The editor for SRR is where the meat is: A script and tile based campaign editor where you can not only create your own missions, campaigns, and set pieces... You can edit the main campaign to your heart's content. It's relatively simple to learn (the team have tutorials up on the official forums, and there'll likely be more on the web already), and, what's more, you can add some things to it, like building tiles and portraits. Sadly, it's a bit limited in that you can't currently add music, sounds, or models without having a copy of Unity Pro handy, and you can't add character types or edit rules, but for what it is (an adventure maker), it's not bad at all, and Harebrained have promised more content for it in the future, starting with a tileset for Berlin (and possibly an adventure too!)

Frankly, with the low price they're asking for what is essentially a decent Fallout-style RPG with Neverwinter Nights level customisation, and a good, if linear campaign out of the box that's going to take you around 10 hours to complete anyway, I don't really see why not. Shadowrun fans won't be disappointed with the campaign's whistle-stop tour, although they might moan a little about the rules light nature of the game and limited equipment. RPG fans will find a solid toolkit and a good campaign, and Cyberpunk fans will encounter something that they may enjoy, if they try it. Heck, even newbies to RPGs would not go amiss giving this a go. It's a solid product, and it deserves some love, from both the players and the developers.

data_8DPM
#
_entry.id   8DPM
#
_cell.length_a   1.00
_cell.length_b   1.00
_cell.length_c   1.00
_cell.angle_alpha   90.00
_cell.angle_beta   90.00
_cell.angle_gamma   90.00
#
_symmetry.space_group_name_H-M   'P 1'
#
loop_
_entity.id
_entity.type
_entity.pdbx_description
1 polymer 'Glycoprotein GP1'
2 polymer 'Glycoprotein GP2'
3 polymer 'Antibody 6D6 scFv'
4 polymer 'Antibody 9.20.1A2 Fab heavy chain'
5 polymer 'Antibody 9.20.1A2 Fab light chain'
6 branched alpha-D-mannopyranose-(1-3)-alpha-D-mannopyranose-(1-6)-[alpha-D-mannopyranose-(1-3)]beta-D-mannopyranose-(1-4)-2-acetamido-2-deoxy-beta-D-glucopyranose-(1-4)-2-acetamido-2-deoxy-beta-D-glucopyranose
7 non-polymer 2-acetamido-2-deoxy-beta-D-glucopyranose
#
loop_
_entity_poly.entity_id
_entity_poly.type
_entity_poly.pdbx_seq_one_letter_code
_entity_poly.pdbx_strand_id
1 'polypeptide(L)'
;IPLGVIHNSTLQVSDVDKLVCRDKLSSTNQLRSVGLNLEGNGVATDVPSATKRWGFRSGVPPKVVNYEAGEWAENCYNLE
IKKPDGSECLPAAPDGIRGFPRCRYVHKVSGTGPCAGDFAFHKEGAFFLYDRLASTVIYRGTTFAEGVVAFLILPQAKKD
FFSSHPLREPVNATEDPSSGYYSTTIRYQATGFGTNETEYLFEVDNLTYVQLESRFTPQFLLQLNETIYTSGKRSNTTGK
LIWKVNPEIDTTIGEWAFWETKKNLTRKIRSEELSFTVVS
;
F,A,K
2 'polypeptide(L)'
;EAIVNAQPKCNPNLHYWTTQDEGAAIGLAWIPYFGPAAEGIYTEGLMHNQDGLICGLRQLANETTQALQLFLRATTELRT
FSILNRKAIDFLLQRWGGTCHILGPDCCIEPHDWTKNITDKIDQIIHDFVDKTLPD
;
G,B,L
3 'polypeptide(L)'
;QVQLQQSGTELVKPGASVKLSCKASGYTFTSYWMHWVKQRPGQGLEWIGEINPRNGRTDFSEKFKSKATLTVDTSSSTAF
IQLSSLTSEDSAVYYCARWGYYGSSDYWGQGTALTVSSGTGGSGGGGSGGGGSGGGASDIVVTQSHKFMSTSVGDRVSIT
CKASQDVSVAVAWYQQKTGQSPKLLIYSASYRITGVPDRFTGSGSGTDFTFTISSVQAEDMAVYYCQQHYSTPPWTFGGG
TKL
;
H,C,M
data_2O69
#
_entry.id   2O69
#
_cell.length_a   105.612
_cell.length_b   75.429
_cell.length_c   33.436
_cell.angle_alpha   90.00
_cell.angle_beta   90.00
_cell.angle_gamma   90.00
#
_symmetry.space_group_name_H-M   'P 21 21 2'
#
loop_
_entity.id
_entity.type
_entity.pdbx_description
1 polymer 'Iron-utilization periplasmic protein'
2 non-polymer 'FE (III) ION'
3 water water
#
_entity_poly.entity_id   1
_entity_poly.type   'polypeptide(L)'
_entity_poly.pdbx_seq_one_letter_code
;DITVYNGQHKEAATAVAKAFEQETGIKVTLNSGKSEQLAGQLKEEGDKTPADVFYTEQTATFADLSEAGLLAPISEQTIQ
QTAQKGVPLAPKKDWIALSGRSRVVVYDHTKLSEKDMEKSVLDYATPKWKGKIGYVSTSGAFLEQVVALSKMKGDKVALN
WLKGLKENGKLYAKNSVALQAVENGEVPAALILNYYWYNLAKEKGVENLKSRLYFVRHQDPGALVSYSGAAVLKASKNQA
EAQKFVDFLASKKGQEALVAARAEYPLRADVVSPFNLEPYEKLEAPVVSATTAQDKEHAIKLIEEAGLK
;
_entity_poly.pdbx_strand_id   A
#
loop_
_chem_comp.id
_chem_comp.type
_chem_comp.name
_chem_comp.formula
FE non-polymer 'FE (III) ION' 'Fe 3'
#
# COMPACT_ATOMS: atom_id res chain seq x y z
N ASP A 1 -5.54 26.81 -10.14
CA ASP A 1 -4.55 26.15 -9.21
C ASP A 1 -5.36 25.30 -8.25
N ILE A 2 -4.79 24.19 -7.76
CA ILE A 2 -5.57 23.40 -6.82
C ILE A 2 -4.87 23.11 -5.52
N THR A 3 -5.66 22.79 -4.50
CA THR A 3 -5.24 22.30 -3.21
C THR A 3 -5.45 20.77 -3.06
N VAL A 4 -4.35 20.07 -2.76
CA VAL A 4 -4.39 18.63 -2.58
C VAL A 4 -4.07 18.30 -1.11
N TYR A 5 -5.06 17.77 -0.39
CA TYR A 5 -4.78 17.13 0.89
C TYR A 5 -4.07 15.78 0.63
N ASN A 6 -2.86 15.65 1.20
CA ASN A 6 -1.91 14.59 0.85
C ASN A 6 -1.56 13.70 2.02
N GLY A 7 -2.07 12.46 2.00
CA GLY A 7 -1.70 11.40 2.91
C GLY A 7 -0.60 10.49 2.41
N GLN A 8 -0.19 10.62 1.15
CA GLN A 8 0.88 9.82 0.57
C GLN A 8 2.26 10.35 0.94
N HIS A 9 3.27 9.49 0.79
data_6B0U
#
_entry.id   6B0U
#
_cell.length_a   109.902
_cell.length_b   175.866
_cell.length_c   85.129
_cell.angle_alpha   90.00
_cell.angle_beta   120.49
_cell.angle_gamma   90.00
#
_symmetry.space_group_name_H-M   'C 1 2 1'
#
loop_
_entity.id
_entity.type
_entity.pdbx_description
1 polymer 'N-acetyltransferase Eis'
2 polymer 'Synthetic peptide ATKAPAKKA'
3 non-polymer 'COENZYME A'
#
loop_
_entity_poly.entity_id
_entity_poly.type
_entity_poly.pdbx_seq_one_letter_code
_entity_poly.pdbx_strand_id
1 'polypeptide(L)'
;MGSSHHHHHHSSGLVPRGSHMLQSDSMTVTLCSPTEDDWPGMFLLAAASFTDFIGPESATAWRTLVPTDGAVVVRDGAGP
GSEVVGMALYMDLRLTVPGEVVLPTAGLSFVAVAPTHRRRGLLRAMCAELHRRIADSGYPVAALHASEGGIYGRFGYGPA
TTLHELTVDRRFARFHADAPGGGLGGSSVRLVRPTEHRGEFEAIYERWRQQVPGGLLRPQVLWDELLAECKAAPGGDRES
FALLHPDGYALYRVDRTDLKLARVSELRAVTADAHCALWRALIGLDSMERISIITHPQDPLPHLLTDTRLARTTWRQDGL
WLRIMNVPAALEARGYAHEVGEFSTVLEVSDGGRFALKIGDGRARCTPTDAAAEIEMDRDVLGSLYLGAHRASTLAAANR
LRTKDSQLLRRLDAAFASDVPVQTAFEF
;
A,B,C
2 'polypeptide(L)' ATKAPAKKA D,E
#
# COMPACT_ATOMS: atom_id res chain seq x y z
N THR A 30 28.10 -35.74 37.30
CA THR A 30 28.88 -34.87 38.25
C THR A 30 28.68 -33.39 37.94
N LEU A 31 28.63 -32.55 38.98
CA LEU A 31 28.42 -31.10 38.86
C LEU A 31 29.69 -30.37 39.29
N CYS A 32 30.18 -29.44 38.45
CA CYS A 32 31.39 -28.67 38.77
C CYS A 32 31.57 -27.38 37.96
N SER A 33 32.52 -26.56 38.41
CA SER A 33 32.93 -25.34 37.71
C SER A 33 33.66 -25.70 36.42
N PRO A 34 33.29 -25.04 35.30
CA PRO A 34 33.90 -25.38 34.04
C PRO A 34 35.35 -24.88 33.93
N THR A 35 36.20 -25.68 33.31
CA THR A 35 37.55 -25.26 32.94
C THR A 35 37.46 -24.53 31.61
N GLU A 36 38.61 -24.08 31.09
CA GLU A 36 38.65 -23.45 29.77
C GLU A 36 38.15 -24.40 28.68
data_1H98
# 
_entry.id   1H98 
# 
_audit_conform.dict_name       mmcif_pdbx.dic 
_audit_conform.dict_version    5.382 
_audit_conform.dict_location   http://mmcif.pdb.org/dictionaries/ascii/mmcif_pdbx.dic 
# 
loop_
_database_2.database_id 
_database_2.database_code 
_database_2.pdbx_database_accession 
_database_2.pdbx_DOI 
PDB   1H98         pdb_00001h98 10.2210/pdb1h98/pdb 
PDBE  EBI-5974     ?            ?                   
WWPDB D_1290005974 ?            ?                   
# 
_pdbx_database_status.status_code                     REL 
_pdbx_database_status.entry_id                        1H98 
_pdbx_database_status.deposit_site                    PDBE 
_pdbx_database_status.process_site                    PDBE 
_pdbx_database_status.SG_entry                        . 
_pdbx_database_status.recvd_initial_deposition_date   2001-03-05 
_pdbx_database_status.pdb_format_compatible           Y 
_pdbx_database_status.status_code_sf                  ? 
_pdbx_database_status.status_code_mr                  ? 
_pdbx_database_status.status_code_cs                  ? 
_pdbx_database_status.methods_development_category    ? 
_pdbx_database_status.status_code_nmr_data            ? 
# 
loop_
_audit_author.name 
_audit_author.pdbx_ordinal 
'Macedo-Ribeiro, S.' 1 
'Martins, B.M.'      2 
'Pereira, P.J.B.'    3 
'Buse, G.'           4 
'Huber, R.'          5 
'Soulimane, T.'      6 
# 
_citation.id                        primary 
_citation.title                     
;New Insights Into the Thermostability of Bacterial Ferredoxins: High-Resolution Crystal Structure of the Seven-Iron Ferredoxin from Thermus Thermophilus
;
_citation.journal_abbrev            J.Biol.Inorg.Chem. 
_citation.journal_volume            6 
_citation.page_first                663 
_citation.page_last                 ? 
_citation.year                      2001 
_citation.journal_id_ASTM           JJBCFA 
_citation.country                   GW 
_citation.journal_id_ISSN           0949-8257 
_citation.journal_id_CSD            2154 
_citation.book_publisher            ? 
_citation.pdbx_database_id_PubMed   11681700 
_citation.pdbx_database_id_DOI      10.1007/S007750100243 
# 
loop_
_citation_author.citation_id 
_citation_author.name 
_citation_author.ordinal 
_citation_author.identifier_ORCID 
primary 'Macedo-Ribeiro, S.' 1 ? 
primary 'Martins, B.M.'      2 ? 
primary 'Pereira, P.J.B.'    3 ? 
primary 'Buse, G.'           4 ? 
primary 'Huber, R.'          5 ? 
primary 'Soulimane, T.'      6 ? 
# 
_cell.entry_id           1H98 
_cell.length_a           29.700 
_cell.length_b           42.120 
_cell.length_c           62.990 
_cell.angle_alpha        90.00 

Shadowrun Returns: MADNESS!